Dr. Lisa: So glad you're talking about that. That's been coming up in a lot of conversations lately that I've had with clients. And it's, I think, there's a sort of double-edged sword because, I think people have become more aware of what they want and feel empowered to create it. And that can also lead to this in some ways perfectionistic ideal of what they're looking for in a relationship that is very, as you say, other-focused, and I've so often found that really, the point of change that opens up so many doors for people to have great relationships is really related to these questions around, am I loving? Can I cherish and appreciate another human for who and what they are, without having to have them be more like me? 

And that is such a point of growth for most people. I think it's that true love idea around, how can I appreciate you and celebrate our complimentary strengths and differences, as opposed to wanting this sort of mythical person who is exactly like me in some ways.

The Myths of Modern Dating

Damona: Yeah. That's been an interesting shift actually as dating apps have expanded their reach. And now there is the belief that I can find the perfect partner. Some people are a little too dialed into that. And one concept I've been talking about all year on Dates and Mates that I will also be exploring more in the book is empathetic dating.

I am really trying to impress on my listeners how important it is to be empathetic in your dating search. And not always center yourself in the narrative of this love story. 

Dr. Lisa: Are you saying the “what's in it for me?” Damona, is that what we're talking about right now? 

Damona: It's the “what's in it for me.” And it's also just this idea that people are sort of characters in your life story and it is about me, of course. And so every action that they take is somehow a reaction to something that you've done, or in some way is there to fuel you to make your next choice or move in the relationship. And this is a really difficult concept, I think, to put into practice, especially, as we are on dating apps and people are looking at option after option. And I've said this for so long that you've got to become a real person. If you're, if you just stay in the app and you never meet up in real life, that's not your boyfriend. That's your pen pal. And it's not a real authentic exchange. I believe in real time, synchronous communication.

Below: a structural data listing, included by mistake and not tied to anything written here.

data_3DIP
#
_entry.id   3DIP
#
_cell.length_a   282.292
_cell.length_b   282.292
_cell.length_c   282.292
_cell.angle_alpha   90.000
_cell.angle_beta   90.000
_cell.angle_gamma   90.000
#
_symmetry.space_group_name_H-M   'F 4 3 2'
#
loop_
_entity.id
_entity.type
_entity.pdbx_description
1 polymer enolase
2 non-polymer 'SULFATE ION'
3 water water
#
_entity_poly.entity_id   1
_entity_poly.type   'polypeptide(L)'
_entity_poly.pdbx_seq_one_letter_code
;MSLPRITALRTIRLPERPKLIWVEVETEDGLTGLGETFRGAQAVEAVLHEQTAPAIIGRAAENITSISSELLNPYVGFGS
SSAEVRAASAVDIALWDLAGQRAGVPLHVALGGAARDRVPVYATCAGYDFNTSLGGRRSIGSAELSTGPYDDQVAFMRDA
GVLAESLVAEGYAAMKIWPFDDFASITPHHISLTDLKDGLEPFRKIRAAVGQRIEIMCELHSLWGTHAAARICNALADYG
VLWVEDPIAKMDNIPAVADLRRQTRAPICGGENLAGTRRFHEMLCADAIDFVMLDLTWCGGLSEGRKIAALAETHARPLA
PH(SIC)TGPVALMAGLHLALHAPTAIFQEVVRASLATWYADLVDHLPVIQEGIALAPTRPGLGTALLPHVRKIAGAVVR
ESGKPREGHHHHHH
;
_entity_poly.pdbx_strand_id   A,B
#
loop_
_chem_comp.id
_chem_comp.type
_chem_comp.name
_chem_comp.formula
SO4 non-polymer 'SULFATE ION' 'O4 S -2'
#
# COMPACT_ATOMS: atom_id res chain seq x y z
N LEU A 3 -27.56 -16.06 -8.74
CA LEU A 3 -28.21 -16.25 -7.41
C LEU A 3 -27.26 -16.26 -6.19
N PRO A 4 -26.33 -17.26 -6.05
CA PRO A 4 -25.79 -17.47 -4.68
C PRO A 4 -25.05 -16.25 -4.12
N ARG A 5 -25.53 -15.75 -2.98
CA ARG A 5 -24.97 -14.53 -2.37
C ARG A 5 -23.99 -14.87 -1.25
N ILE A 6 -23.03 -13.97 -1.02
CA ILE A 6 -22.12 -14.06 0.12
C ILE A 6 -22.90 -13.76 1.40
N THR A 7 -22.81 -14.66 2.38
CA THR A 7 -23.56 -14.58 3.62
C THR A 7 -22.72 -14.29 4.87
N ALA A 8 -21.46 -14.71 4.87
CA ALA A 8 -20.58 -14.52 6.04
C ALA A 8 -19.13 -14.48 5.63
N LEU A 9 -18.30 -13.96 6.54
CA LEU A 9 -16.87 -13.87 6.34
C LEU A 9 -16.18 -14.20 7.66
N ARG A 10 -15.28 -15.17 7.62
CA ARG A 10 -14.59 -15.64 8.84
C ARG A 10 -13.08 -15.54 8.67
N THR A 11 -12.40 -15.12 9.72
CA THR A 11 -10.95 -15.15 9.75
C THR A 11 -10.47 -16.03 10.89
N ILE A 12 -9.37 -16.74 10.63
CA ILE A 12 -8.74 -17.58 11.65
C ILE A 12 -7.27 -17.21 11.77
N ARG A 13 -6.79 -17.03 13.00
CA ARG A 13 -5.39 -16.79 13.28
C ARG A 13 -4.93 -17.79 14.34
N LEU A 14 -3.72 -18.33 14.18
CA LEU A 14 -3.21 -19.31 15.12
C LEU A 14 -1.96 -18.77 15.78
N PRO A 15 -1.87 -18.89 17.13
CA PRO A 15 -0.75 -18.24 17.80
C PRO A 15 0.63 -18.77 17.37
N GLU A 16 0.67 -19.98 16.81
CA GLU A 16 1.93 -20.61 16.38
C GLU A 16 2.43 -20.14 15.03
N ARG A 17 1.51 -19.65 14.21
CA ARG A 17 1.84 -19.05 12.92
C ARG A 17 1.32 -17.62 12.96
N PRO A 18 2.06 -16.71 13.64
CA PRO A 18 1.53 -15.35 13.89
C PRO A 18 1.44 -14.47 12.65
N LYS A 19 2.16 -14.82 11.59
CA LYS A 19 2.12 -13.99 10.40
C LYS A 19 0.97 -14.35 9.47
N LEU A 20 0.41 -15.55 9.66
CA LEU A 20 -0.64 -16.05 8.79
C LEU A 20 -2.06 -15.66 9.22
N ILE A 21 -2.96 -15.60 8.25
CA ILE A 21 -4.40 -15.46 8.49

And I believe that we really learn about ourselves, relating to these people that we meet as possible options, but so many times as we are looking at this, the Cheesecake Factory menu, you understand you're looking at the Cheesecake Factory menu. And you start to think, do I want fries with that? Do I want a salad? I'm ordering up my perfect partner. Rather than, I'm in the kitchen at the Cheesecake Factory building it too. And I can appreciate the potatoes themselves in their raw form. Even if I don't choose to have the fries. I know I'm going way deep on this cheesecake analogy.

Dr. Lisa: Like truffle oil, we could go, I'm also a fry fanatic. So you're speaking my language 

Damona: A hundred percent. But, I think it’s really the key to unlocking this next level of what we're going to experience with dating apps being such an unbelievable tool to be able to make connections. 

I talked earlier about divorced daters entering the dating scene and we're seeing a huge increase. A 300% increase among user profiles saying that they're recently divorced since 2017. So this is a trend, it's not going away. It doesn’t mean more people are divorcing, but it means that people have a place to go. 

As all my Dates and Mates heard, before, if you were divorced, and you wanted to date again, and you were in your fifties or sixties and your life was set, your job was set, your friend circle was set, your church was set, all of those places where people used to meet, then you were just like waiting for someone in the PTA to get divorced, chasing her out, chasing around all the same single dads, right? 

So the idea that now, especially women can re-enter the dating scene and feel sexy and feel seen and have options. I think it's a great thing, but it's a new tool for a lot of people and we just have to learn how to use it effectively and how to use it in a way that's really compassionate to the people that we meet.

Empathic Dating

Dr. Lisa: And if that's okay, I would love to talk more about that. And I know we don't have a ton of time left, but you used the phrase empathic dating a couple of moments ago. And you have OkCupid, you have the Cheesecake Factory menu, there's everything in the world. And how do you take the ideas of empathetic dating and begin to apply them?